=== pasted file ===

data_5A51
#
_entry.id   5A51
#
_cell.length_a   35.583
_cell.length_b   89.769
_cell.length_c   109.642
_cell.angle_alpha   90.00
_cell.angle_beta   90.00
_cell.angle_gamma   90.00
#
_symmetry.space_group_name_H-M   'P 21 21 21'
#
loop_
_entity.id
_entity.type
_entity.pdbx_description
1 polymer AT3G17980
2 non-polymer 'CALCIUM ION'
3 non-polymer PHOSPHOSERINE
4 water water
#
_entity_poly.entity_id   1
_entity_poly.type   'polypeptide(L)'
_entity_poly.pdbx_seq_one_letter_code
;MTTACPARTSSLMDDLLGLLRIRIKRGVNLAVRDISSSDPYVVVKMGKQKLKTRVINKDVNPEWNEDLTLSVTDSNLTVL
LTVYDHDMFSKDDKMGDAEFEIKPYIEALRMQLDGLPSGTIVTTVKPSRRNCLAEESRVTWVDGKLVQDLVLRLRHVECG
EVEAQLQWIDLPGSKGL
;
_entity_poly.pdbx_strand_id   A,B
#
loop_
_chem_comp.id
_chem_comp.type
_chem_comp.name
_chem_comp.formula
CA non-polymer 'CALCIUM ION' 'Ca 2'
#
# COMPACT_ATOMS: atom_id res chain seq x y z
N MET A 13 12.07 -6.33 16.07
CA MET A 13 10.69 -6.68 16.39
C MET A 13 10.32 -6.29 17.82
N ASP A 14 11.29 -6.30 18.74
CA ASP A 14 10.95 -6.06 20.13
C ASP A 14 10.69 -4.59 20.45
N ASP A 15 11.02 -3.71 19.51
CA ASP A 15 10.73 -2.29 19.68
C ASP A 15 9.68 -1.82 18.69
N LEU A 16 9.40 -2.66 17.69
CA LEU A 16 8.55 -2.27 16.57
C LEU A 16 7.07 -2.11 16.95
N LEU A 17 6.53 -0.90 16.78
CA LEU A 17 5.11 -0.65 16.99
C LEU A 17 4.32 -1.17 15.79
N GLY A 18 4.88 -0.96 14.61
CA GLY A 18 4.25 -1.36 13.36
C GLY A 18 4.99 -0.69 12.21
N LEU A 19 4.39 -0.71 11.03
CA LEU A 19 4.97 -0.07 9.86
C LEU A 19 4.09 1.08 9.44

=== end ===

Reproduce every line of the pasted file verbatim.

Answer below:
data_5A51
#
_entry.id   5A51
#
_cell.length_a   35.583
_cell.length_b   89.769
_cell.length_c   109.642
_cell.angle_alpha   90.00
_cell.angle_beta   90.00
_cell.angle_gamma   90.00
#
_symmetry.space_group_name_H-M   'P 21 21 21'
#
loop_
_entity.id
_entity.type
_entity.pdbx_description
1 polymer AT3G17980
2 non-polymer 'CALCIUM ION'
3 non-polymer PHOSPHOSERINE
4 water water
#
_entity_poly.entity_id   1
_entity_poly.type   'polypeptide(L)'
_entity_poly.pdbx_seq_one_letter_code
;MTTACPARTSSLMDDLLGLLRIRIKRGVNLAVRDISSSDPYVVVKMGKQKLKTRVINKDVNPEWNEDLTLSVTDSNLTVL
LTVYDHDMFSKDDKMGDAEFEIKPYIEALRMQLDGLPSGTIVTTVKPSRRNCLAEESRVTWVDGKLVQDLVLRLRHVECG
EVEAQLQWIDLPGSKGL
;
_entity_poly.pdbx_strand_id   A,B
#
loop_
_chem_comp.id
_chem_comp.type
_chem_comp.name
_chem_comp.formula
CA non-polymer 'CALCIUM ION' 'Ca 2'
#
# COMPACT_ATOMS: atom_id res chain seq x y z
N MET A 13 12.07 -6.33 16.07
CA MET A 13 10.69 -6.68 16.39
C MET A 13 10.32 -6.29 17.82
N ASP A 14 11.29 -6.30 18.74
CA ASP A 14 10.95 -6.06 20.13
C ASP A 14 10.69 -4.59 20.45
N ASP A 15 11.02 -3.71 19.51
CA ASP A 15 10.73 -2.29 19.68
C ASP A 15 9.68 -1.82 18.69
N LEU A 16 9.40 -2.66 17.69
CA LEU A 16 8.55 -2.27 16.57
C LEU A 16 7.07 -2.11 16.95
N LEU A 17 6.53 -0.90 16.78
CA LEU A 17 5.11 -0.65 16.99
C LEU A 17 4.32 -1.17 15.79
N GLY A 18 4.88 -0.96 14.61
CA GLY A 18 4.25 -1.36 13.36
C GLY A 18 4.99 -0.69 12.21
N LEU A 19 4.39 -0.71 11.03
CA LEU A 19 4.97 -0.07 9.86
C LEU A 19 4.09 1.08 9.44